It is hard to accept financial constraints and outside scrutiny when you have hundreds of billions of dollars of wealth and act more on instinct than reality. Twitter has already started laying staff, and advertisers are fleeing the platform in droves. Are Twitter’s best days behind it?
We are lost. We need brilliant people to step up and solve the most significant problems. We could do with a genius at the helm of this crazy old world. One person, a true legend. The type who could invent the electric car while casually being a rocket scientist, a champion who would revolutionize online life and make real-life traffic vanish.
Elon Musk masquerades as such a hero. A tech millionaire, Musk founded Tesla and, with help from taxpayers’ money, has sold plenty of electric cars and become a billionaire. He’s the wealthiest man in the world and employs many rocket scientists to indulge his obsession with space travel.
The law of large numbers made it inevitable that the tech giants would mature. Sales growth in the last quarter slowed to 9%—barely above inflation. As they have grown more significant, they have become tied to the economic cycle, a fact that the digital surge during the pandemic only temporarily masked. Penetration rates for smartphones, digital advertising, and streaming are plateauing. With slowing core businesses, the giants are venturing onto each other’s turf, increasing competition.
Meta, the owner of Facebook, is run increasingly erratically by Mark Zuckerberg. Its value has dropped by 74% this year. IPG and Havas Media, both multinational advertising companies, have advised clients to pause spending on Twitter for the time being until they see where Twitter is going. In contrast, the use of the “N” word has increased by 500% since Musk’s buyout.
Just because you’re wealthy doesn’t mean you aren’t a jerk. Musk uses his massive platform and other sources of power to do bad things.
Online, those things have included:
Claiming in March 2020 that people worried about the coronavirus were “dumb“
Predicted on March 19, 2020, the U.S. would have close to zero new cases by the end of April.
Questioning the safety of the COVID-19 vaccines and baselessly asserting that there were quite a few adverse reactions.
Likening Canadian prime minister Justin Trudeau to Hitler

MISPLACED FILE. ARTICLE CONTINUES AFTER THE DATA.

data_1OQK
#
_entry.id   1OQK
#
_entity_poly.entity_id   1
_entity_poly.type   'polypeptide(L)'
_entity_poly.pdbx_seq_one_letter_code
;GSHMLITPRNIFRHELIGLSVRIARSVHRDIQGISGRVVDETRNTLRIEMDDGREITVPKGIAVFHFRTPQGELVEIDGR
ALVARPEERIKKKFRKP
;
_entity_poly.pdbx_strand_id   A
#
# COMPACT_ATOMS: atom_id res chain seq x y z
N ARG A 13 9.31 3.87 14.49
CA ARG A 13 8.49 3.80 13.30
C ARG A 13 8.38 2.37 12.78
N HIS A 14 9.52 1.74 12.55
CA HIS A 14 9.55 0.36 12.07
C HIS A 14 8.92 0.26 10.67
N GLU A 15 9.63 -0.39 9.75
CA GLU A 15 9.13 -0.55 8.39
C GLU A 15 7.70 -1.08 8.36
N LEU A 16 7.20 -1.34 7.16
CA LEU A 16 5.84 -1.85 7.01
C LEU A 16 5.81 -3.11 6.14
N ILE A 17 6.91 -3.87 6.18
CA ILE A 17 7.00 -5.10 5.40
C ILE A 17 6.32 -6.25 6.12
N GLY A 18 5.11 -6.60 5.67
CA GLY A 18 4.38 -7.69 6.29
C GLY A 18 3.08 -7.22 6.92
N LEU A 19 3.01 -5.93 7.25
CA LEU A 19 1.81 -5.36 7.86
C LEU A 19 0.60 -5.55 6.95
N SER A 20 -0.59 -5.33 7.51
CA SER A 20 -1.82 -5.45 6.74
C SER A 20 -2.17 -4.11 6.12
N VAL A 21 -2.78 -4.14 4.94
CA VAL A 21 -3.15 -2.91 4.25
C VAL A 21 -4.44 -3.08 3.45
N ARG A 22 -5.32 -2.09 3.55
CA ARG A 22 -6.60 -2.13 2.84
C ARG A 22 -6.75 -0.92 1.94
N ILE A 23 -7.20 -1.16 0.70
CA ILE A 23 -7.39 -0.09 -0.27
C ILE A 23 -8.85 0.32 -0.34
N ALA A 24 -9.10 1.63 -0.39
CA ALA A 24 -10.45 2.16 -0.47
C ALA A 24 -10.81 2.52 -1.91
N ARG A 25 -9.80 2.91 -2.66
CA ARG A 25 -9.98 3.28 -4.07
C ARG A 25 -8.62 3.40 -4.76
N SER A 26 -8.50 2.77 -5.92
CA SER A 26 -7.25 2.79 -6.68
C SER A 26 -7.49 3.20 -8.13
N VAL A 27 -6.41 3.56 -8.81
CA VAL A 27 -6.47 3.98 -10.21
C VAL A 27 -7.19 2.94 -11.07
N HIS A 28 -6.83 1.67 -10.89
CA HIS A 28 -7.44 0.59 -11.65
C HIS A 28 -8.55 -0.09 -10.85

Saying the U.S. government shouldn’t provide subsidies to companies after receiving billions in subsidies from the U.S government.
Tweeting misogynistic things at Senator Elizabeth Warren because she said he should pay more in taxes
Writing to Bernie Sanders, who also thinks the wealthiest man in the world should pay more in taxes”, “I keep forgetting that you’re still alive.
Tweeting dumb, sexist jokes
Musk has said that Twitter should avoid getting involved in content regulation. Given his documented history of spreading misinformation, attacking his perceived enemies, and retaliating against individuals he thinks have wronged him, it’s not hard to see why. Which is more than a little problematic to people who already think Twitter has a problem with misinformation and abuse (particularly towards women).
Musk claims he needs to rescue Twitter from its current owners, who he thinks do not respect the First Amendment. But, as many have pointed out, “no one has a legal right to tweet—that is, to post on Twitter, a platform owned by a private company.” For zillionaires who are unaware, the First Amendment is about protection from government entities restricting what people are allowed to say, not privately held social media networks. That’s how, for example, Musk can get away with allegedly firing Tesla employees who disagree with him. Whereas with Twitter, he wants to manipulate the idea of what “free speech” means and has suggested he’ll allow people to say whatever they want without consequence, even if what they want to say constitutes harassment or threats or the kind of misinformation that poses a genuine risk to people’s lives.
Musk is a joke taken much too seriously because of his wealth.